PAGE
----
Getting involved in fundraising, or helping out at local community events are other opportunities for potential volunteers to consider.

Head of the Hull branch, Sue Markham says, "The community in and around Hull gets involved in fundraising for the branch, and helping us out at local events. We have fun dog days, and bric-a-brac sales - you name it! Volunteers come down and get behind the stalls selling merchandise, introducing greyhounds who need homes to potential new owners, and generally getting out there and spreading the word that greyhounds make great pets."

"Some people who don't have a great deal of time make up batches of jam for us to sell at community events - this is a really helpful source of income for us," she says.

John Carter of Sheffield says that the branch would really welcome people to join their committee - helping to decide on and organise events, and coordinate fundraising.

Become An RGT Volunteer!

You could:

  • Improve your well-being, health and fitness
  • Meet new people
  • Learn some new skills
  • Increase your employment prospects

Of course, the RGT's volunteers do a world of good for each individual greyhound. However, what is not always so commonly recognised is that volunteering - for any charity or worthy cause - can generate great benefits for the volunteers themselves.

For example, people who can list they are a volunteer on their CV demonstrate that they are well-rounded and community minded, and thereby impress prospective employers.

Volunteers at the RGT also have wonderful opportunities to meet new people and make friends.

"You might even meet the love of your life!" says Director of the RGT, Ivor Stocker, "People out walking their dogs often chat to each other - having a dog by your side is a great ice-breaker."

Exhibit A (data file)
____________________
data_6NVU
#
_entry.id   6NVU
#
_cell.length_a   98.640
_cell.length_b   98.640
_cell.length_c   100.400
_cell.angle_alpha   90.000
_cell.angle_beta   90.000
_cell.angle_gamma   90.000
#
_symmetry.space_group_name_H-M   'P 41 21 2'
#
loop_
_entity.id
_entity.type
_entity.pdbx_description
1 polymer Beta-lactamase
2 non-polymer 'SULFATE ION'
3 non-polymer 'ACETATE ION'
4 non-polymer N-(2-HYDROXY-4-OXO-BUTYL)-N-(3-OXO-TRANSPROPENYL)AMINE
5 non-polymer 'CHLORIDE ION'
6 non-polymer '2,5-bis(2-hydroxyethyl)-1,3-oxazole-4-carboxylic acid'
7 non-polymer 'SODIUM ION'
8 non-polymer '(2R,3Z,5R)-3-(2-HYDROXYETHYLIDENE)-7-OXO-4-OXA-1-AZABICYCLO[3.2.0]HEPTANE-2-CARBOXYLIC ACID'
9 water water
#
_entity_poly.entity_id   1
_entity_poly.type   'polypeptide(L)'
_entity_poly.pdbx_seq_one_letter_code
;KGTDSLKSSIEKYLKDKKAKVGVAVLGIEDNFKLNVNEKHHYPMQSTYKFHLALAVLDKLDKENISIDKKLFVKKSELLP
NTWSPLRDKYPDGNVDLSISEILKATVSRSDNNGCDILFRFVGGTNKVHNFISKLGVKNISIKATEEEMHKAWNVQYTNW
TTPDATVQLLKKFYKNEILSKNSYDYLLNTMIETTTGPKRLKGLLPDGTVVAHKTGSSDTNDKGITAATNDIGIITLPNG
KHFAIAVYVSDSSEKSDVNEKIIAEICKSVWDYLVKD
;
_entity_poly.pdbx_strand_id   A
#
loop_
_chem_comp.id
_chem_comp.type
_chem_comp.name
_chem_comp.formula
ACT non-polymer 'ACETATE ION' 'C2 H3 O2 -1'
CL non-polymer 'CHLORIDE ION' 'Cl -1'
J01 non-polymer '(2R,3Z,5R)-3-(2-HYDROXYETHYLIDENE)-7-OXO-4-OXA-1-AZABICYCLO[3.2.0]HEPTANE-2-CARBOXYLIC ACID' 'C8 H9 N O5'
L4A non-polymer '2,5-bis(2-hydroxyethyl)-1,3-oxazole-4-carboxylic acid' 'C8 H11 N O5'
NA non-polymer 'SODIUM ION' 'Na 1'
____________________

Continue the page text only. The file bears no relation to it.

Because it exposes them to new situations and experiences, volunteering for the RGT also gives people the opportunity to learn something new. This can help increase confidence, and even work and social skills.

Take John Hegney, of Giffock in Glasgow, for example. John volunteers at his local branch in Shawfield, regularly walking and caring for the greyhounds. He has Down's Syndrome, and his mother, Janie, says the contact with the greyhounds has helped John improve his confidence and social interaction skills.

"Greyhounds are not nervous or jumpy like some other dogs can be. We have really noticed the incredible bond that John shares with them," Janie says.

Volunteering is also very good for your health. It is well-recognised that helping out a worthy cause carries with it a 'feel-good factor' - which lifts spirits and gives a heightened sense of well-being.

Walking the dogs is also a great way to get fit!

So, what types of people can volunteer to work with retired greyhounds?

"The short answer is - anyone and everyone!" says Amanda Ainsworth. "We have volunteers working with us from all walks of life. Young people through to the elderly - individuals, couples, groups of friends, and of course families can volunteer."

Greyhounds are not selective - they love meeting and getting attention from any new friend!

Even people that are poorly can volunteer their services. Ivor Stocker says that the calm nature of greyhounds makes them the ideal breed for dog-lovers who may suffer from an illness to get involved with.

"Greyhounds can be just what the doctor ordered. They're a very undemanding breed - they only need a small amount of walking. They're also very sensitive and respond to different moods - so people with an illness could well benefit from volunteering at their local branch."

One of the most pertinent things new volunteers at the RGT learn is why retired greyhounds make such wonderful pets, and that helping them find happy homes is a very worthy cause to be involved in.

"Beware however," warns Ivor Stocker, "that once you meet a greyhound at one of our branches it's likely to be love at first sight, and you won't want to leave!"

More Information

The Retired Greyhound Trust has 60 branches around the UK, so there's likely to be one near you. Contact the RGT's national office on 0870 444 0673 to out more about volunteering at your local branch. For more information on the RGT and retired greyhounds as pets, log on to: www.retiredgreyhounds.co.uk